An open letter to Michaela Mujica-Steiner


read with interest your piece in the Dec. 13 Boulder Weekly (Re: “Déjà vu at U.N. climate talks”) about your visit to the United Nations Climate Talks (COP24) in Katowice, Poland.

If I understand you correctly, you flew 5,800 miles from Colorado to Poland to disrupt a panel discussion at which representatives of the U.S. government and American fossil fuel companies expressed views with which you disagree.

And now you’re bragging about it.

Ever hear of the First Amendment? It’s in the Constitution in order to protect Americans from people exactly like you. And you have the temerity to claim you speak for “the people.” In your dreams.

You not only don’t speak for the American people, you don’t know what you’re talking about.

You think American energy companies are to blame for global warming. In your 817-word rant I counted at least ten separate places in which you attack the industry or its executives. You are self-evidently more anti-corporatist than pro-environment. Worse, you’re wrong.

Energy companies are not responsible for global warming. The people who use their products are. People like you, who drive cars and who don’t think twice about flying to Europe to indulge in 20 minutes of political exhibitionism.

Your hatred for energy companies blinds you to the incredible value of the products they produce — products that give ordinary people all over the world a level of prosperity, comfort, freedom and, yes, health — undreamed of for most of human history. Most normal people recognize and appreciate that value, even if you don’t, and aren’t about to stop using them, even if they think it will cause the climate to change.

Your real quarrel isn’t with oil companies. It’s with their customers, who feel their way of life is more threatened by authoritarian bullies like you and your pals than by either oil companies or climate change.

I was particularly struck by your assertion that “the real solutions” to the climate crisis lie in “communities of color who have been working toward a just transition away from fossil fuels for many years now.”

That’s pretty rich.

Roughly two-thirds of the approximately 80 million barrels a day of oil produced on this planet are produced by “communities of color.”

Approximately 32 million barrels of the world’s daily production comes from OPEC, an international cartel that consists entirely of “communities of color,” including Saudi Arabia, Iraq, Iran, Venezuela and Nigeria, to mention just some of OPECs larger producers.

Ninety-eight countries have at least some oil production, and the overwhelming majority of them are “communities of color” — and most of those view oil and natural gas production as a heaven-sent ticket out of centuries of grinding poverty.

You’ve got a lot of nerve playing the race card.

Other than sliming oil companies and a single reference to switching to renewables “as soon as possible,” the only solution you and your pals brought to the climate conference was chanting “keep it in the ground” — “it” being fossil fuels.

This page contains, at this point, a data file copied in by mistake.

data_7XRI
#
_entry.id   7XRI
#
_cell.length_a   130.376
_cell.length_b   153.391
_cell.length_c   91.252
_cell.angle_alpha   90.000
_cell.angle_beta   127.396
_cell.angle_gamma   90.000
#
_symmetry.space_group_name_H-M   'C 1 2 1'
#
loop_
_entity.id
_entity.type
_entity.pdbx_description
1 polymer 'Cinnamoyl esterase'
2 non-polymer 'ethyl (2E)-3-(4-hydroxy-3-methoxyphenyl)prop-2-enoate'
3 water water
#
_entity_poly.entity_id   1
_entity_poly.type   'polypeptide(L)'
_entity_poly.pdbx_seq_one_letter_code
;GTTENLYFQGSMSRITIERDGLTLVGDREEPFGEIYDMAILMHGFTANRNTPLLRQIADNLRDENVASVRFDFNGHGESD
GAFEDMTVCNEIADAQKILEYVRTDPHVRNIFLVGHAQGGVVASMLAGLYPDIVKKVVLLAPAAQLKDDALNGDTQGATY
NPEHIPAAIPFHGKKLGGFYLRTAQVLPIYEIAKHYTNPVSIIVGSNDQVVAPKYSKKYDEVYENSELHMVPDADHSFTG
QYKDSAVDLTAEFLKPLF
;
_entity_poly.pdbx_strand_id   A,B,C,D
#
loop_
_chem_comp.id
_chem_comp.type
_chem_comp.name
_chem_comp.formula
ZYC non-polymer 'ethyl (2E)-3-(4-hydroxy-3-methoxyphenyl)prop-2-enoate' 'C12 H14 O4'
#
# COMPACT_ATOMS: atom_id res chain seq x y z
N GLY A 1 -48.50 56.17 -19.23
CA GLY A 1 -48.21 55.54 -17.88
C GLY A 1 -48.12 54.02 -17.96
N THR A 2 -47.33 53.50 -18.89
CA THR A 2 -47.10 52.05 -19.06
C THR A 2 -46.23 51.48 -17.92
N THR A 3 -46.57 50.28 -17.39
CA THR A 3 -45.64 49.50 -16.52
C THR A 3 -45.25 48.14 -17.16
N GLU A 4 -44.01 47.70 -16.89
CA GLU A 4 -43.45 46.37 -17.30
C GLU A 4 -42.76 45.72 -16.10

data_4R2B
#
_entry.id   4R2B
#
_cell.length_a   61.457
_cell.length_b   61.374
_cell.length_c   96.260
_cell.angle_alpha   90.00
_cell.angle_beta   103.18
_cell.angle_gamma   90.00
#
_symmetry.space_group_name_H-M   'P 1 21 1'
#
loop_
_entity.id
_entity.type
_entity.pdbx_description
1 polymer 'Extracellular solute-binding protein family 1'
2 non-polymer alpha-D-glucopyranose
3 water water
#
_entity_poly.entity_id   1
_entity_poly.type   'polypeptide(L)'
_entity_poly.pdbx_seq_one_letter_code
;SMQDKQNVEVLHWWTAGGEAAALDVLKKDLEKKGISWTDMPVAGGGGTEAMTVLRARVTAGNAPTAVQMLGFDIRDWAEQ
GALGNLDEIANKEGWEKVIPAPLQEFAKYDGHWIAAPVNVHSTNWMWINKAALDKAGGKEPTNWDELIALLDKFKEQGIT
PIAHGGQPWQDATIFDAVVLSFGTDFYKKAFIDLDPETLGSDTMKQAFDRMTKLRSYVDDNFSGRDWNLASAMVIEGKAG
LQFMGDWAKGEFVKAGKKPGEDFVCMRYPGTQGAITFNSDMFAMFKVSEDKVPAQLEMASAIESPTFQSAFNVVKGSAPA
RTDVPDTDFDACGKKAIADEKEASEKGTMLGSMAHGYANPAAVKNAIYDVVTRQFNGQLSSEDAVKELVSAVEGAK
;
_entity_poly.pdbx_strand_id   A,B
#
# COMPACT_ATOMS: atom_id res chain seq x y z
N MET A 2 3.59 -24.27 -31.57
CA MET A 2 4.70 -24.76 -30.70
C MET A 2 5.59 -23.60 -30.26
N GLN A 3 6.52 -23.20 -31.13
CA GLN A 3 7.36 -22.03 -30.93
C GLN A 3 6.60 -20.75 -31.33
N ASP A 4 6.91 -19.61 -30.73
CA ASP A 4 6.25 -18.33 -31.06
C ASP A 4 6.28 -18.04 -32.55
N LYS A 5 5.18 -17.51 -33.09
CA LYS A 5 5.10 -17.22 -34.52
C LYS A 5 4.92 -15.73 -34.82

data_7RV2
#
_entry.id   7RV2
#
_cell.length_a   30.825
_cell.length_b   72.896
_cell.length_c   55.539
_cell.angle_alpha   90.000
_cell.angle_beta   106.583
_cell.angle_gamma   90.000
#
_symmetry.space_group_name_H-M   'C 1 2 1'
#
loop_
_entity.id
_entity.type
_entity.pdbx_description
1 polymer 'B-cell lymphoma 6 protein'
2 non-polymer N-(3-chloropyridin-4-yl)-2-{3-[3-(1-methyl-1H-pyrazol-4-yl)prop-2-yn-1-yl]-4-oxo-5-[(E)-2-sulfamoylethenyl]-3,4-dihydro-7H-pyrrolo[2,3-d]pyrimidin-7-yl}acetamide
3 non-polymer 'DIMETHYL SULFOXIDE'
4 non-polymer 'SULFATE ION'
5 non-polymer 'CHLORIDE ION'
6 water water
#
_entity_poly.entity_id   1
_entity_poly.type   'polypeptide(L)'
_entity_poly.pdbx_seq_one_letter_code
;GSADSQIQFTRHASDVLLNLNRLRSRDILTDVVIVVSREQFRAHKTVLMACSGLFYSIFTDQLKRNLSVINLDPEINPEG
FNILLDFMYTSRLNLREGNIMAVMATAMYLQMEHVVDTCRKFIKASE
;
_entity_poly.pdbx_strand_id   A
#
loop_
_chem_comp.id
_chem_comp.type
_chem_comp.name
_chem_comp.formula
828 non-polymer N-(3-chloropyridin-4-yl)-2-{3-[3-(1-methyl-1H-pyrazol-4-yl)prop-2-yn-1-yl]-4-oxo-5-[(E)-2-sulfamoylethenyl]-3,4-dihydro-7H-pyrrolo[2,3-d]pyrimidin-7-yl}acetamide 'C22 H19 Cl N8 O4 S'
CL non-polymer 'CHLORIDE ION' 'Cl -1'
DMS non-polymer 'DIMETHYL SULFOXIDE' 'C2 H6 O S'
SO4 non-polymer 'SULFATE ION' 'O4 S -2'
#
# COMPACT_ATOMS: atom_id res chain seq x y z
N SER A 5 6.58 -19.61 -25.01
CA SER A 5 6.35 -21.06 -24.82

Keep it in the ground, huh? Unfortunately, most of the people on this planet want to “do it in the road.”

Like the French, who just told Macron to take his 30-cent-a-gallon, anti-climate change fuel tax and put it where the sun don’t shine.

Or like your neighbors in the Denver metropolitan area, who own about 2.5 million cars and trucks — roughly two per household.  I’m sure they would love to have you share your thoughts about how they would get to their jobs, take their kids to school, get their food, go to the doctor, and otherwise function in what passes for civilization around here if we “keep it in the ground.”

The obvious way of reconciling “keep it in the ground” with “do it in the road” is to replace gasoline and diesel-powered cars with electric ones. Since there are more than 200 million cars and trucks in the United States, that’s kind of a big undertaking, but probably doable over, say, 20 years.

The more daunting task is coming up with the electricity to run them, which is the energy equivalent of 5 billion barrels of crude oil — which, you may recall, we are leaving in the ground.

The obvious solution is to start building nuclear power plants as fast as we can pour the concrete. The purveyors of wind and solar power will be otherwise occupied with replacing the country’s existing coal- and natural gas-fired power plants and offering all-electric alternatives for heating the country’s 115 million homes — among other things. That’s why you need to learn how to conflate nuclear power with wind and solar instead of fossil fuels as you did — assuming you’re serious about wanting to leave the latter in the ground.

But aren’t nuclear reactors dangerous? Yes. Reactors at Chernobyl and Fukushima exploded and one at Three Mile Island melted down, leaving behind multi-billion-dollar radioactive messes that it took years to clean up. And don’t they produce plutonium that can potentially be made into atomic bombs by terrorists or rogue states? Yup. And don’t they produce mountains of radioactive waste that have to be stored somewhere for tens of thousands of years? They sure do.

But my question for you is this: Which, in your estimation, is the greater risk? Building nuclear power plants, which may from time to time blow up or melt down, or a 3-, 4- or 5-degree Celsius global temperature increase, which you suggest is “catastrophic warming at an apocalyptic scale.”

I’m 76 years old, and I’ll be dead before either butcher’s bill comes due.

So it’s your call, not mine.

This opinion column does not necessarily reflect the views of Boulder Weekly.